Draft Feral Cat and Pig Management Plans released

The Department of the Environment has released two draft Threat Abatement Plans (TAPs) for public comment:

  • Draft: Threat Abatement Plan for Predation by Feral Cats (click here)
  • Draft revised: Threat Abatement Plan for Predation, Habitat Degradation, Competition and Disease Transmission by Feral Pigs (click here)

The two Threat Abatement Plans (TAPs) provide an overarching framework to drive research, management and other actions necessary to reduce the impact of listed key threatening processes on native species and ecological communities.

Adopted under Section 271 of the Commonwealth Environment Protection and Biodiversity Conservation Act 1999 (EPBC Act), the Plans are reviewed every five years. 

Threat Abatement Plan for Predation by Feral Cats

Feral cats Felis catus are a significant threat to Australia’s native fauna with 139 threatened and near threatened species at risk. Small mammals are particularly at risk with 74 species threatened by feral cats, representing over half of all species threatened. Species with a body mass of around 200 grams are most at risk, although animals up to 3 kilograms and larger are known to be predated upon.

The Draft TAP identifies some cutting edge research into feral cat control. 

Previously, control options were limited to shooting and trapping, both labour and resource intensive and effective only in small areas. However, two new baits have been incorporated, which promise to provide a third option of feral cat control and one to assist in control over large areas. The baits are:
  • The Eradicat® bait: This is directly injected with the poison 1080 and is laid in areas where cats are known to be present, such as at the end of a rodent irruption event. Eradicat® has been approved for use in Western Australia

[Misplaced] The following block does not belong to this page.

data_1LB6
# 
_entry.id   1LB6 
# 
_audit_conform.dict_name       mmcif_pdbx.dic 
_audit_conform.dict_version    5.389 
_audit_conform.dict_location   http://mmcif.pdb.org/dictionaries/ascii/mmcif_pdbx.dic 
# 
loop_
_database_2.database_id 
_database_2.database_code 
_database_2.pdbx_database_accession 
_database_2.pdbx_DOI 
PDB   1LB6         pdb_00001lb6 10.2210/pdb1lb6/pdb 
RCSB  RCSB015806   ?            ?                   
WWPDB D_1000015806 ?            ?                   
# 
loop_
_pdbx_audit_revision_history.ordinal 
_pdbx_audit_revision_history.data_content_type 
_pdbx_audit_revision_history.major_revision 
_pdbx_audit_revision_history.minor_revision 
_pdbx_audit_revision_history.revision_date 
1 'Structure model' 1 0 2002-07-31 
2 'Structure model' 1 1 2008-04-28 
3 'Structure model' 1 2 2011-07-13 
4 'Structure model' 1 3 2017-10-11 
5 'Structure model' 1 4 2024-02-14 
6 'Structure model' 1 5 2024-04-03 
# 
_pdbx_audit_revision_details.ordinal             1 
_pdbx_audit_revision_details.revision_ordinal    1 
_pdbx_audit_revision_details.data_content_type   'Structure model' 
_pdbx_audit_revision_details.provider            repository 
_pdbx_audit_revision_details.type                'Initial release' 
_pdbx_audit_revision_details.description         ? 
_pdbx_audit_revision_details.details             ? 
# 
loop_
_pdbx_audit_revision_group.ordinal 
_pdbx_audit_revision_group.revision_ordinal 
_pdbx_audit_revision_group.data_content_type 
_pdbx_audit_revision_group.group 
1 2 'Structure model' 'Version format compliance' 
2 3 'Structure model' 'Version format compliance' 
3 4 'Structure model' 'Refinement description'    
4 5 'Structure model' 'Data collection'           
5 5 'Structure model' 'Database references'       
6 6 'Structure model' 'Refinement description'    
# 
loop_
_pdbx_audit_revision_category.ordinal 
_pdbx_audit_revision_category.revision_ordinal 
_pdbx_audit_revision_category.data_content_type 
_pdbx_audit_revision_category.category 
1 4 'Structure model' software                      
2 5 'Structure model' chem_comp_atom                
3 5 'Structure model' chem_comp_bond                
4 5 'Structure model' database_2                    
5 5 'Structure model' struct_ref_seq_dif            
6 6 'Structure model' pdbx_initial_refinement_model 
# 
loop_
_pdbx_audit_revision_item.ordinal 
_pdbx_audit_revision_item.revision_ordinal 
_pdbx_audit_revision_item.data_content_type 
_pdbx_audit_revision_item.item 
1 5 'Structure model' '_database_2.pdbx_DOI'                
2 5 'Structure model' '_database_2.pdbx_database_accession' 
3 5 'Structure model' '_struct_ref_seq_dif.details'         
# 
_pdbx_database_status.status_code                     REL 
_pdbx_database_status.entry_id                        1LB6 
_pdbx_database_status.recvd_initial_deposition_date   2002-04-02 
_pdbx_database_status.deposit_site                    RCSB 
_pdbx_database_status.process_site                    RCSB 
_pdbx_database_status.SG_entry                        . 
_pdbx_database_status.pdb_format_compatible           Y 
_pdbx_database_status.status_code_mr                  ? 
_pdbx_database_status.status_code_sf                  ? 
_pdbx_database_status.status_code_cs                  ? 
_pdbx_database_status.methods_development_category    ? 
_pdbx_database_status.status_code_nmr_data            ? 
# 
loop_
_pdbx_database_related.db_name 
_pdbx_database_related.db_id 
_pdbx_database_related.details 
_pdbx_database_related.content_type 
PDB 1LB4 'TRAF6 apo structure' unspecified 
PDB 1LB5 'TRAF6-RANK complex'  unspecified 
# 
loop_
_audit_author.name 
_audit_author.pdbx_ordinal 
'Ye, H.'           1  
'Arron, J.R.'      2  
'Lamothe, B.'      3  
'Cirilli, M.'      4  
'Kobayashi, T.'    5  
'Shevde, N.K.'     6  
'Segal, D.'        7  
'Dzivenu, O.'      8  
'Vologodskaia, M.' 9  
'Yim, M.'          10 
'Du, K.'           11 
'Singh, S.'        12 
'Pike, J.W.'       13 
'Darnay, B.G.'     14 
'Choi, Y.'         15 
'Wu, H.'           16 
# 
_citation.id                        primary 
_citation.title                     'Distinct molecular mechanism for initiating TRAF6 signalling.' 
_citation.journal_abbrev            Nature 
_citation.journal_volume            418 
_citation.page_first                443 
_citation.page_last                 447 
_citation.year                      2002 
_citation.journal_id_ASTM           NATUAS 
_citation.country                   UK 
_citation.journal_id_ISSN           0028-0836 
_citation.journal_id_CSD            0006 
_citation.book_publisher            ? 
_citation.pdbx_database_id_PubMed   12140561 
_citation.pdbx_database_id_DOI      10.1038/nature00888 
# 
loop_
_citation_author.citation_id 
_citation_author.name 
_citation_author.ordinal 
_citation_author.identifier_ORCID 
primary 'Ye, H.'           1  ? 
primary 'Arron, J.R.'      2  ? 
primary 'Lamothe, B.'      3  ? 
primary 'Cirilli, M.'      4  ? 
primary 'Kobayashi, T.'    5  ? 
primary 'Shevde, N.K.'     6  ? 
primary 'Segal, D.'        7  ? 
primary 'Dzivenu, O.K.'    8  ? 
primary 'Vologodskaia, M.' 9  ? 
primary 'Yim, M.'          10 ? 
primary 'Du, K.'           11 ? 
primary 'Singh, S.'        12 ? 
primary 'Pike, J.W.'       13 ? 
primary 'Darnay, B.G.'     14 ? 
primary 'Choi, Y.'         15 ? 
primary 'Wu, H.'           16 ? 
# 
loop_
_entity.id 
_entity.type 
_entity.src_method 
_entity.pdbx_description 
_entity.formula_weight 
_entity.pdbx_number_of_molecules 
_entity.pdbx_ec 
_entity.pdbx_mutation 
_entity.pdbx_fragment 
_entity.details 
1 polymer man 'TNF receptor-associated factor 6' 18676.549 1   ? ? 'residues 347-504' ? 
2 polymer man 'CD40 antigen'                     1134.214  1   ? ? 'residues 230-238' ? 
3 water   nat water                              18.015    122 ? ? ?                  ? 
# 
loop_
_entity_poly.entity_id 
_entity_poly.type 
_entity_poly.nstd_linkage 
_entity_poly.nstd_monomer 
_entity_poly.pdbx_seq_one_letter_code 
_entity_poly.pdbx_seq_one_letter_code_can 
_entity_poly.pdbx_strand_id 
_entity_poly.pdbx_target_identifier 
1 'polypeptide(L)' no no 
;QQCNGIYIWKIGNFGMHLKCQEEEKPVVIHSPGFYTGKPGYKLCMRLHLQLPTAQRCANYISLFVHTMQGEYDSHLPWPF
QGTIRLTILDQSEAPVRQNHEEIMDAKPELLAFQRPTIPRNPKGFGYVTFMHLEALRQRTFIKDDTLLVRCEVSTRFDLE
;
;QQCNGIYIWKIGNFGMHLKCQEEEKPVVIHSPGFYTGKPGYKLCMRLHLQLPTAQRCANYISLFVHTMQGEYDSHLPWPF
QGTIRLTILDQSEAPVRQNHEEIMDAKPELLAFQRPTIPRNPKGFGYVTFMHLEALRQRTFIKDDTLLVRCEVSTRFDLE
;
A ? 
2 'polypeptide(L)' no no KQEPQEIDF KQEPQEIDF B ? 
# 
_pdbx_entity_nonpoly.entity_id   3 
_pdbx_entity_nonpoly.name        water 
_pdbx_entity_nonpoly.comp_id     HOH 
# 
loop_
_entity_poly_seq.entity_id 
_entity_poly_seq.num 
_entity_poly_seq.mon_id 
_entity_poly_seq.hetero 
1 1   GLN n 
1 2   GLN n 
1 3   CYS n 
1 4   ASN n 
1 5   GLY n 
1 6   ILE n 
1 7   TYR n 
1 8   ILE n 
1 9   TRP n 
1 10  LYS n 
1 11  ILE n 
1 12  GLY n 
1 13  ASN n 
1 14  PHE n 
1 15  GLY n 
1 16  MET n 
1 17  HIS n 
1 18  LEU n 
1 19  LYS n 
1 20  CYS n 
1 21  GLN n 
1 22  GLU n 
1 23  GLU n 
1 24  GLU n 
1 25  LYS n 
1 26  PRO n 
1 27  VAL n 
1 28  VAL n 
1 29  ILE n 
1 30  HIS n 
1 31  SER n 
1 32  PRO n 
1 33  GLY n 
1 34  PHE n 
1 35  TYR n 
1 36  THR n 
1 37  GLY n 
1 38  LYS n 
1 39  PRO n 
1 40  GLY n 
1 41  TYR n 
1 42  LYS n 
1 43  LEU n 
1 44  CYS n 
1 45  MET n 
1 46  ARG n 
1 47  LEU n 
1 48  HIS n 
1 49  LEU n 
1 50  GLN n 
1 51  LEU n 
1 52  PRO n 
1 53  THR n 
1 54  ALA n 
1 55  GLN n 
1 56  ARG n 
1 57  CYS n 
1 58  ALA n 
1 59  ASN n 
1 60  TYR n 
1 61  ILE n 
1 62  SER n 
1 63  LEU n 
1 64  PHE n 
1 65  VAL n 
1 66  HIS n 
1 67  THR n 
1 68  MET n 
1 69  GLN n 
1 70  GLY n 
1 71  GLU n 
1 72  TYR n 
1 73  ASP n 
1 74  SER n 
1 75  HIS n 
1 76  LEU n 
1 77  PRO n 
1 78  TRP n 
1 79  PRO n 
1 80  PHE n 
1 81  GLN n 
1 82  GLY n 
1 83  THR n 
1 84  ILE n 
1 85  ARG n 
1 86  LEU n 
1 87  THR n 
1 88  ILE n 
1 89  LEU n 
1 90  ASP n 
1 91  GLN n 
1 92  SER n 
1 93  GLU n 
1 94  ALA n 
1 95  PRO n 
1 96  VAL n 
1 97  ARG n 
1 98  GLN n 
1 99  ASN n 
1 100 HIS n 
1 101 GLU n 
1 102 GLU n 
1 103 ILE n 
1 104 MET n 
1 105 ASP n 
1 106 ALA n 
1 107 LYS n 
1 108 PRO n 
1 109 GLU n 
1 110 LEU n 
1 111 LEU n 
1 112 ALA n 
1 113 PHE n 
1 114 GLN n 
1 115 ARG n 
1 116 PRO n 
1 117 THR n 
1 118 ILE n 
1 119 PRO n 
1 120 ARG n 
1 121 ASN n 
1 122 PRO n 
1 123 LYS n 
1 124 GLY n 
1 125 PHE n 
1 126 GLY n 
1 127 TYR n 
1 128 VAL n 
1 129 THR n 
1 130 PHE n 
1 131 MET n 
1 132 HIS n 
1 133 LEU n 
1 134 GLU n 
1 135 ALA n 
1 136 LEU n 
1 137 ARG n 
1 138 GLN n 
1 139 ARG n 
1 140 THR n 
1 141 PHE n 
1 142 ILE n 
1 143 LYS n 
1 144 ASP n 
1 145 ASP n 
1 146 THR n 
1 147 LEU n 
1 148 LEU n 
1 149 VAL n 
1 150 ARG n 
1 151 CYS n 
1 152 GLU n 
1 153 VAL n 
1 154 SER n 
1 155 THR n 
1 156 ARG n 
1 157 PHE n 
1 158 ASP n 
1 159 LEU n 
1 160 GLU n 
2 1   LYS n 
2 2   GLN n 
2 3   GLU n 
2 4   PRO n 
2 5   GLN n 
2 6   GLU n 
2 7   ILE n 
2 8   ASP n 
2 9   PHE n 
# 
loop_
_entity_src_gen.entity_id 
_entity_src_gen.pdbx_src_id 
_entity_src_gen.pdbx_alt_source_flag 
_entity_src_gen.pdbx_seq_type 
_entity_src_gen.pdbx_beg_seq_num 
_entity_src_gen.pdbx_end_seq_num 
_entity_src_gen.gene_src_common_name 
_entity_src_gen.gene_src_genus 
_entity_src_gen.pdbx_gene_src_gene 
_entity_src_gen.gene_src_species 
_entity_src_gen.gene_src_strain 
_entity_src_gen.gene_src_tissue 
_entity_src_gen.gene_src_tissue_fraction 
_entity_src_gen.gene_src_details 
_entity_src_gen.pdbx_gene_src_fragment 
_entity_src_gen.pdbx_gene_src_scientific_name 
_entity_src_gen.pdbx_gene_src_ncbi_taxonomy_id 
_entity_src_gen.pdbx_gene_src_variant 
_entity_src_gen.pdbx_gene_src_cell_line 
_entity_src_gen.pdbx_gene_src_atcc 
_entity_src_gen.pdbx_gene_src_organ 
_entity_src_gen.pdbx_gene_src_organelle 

• Curiosity® bait: This contains a toxin encapsulated within a hard plastic pellet. It has the potential to be used in areas where non-target species would be at risk from Eradicat®

Threat Abatement Plan for Predation, Habitat Degradation, Competition and Disease Transmission by Feral Pigs

The TAP for feral pigs Sus scrofa has been revised since first release in 2005 and reviewed in 2011. Feral pigs are opportunistic omnivores and consume a wide variety of animal and plant material. They modify their environments through rooting for fungi and underground tubers, wallowing in wetlands, spread weed seeds on their fur and via faeces and transmission of plant pathogens Phytophthora cinnamomi, which cause plant dieback.
The Revised TAP has a number of key objectives to control feral pig populations throughout Australia. 
  • Encouraging integration of pig management into multi-scale land management activities
  • Furthering research  into feral pig impacts
  • Raising awareness among stakeholders and build capacity for feral pig management
  • Improving public awareness
  • Recording and monitoring feral pig control programs to evaluate their effectiveness

Open for Comment

You can provide your comments on the draft TAP's by visiting the Department of the Environment website to provide your comments on:
  • The TAP for feral cats - open for public comment until 8 July 2015
  • The TAP for feral pigs - open until 24 July 2015

Contact us for Pest Management Services

Ecology and Heritage Partners have completed over 100 Pest Animal Management Plans (PAMPs). We ensure our PAMPs reflect the objectives and actions of your project and what is outlined in the approved TAPs, and reference current research findings to promote integrated pest management strategies.

For further information, assistance or advice please contact one of our specialist consultants on (03) 9377 0100 or 


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WildLife Rules!: Draft Feral Cat and Pig Management Plans released
Draft Feral Cat and Pig Management Plans released
WildLife Rules!
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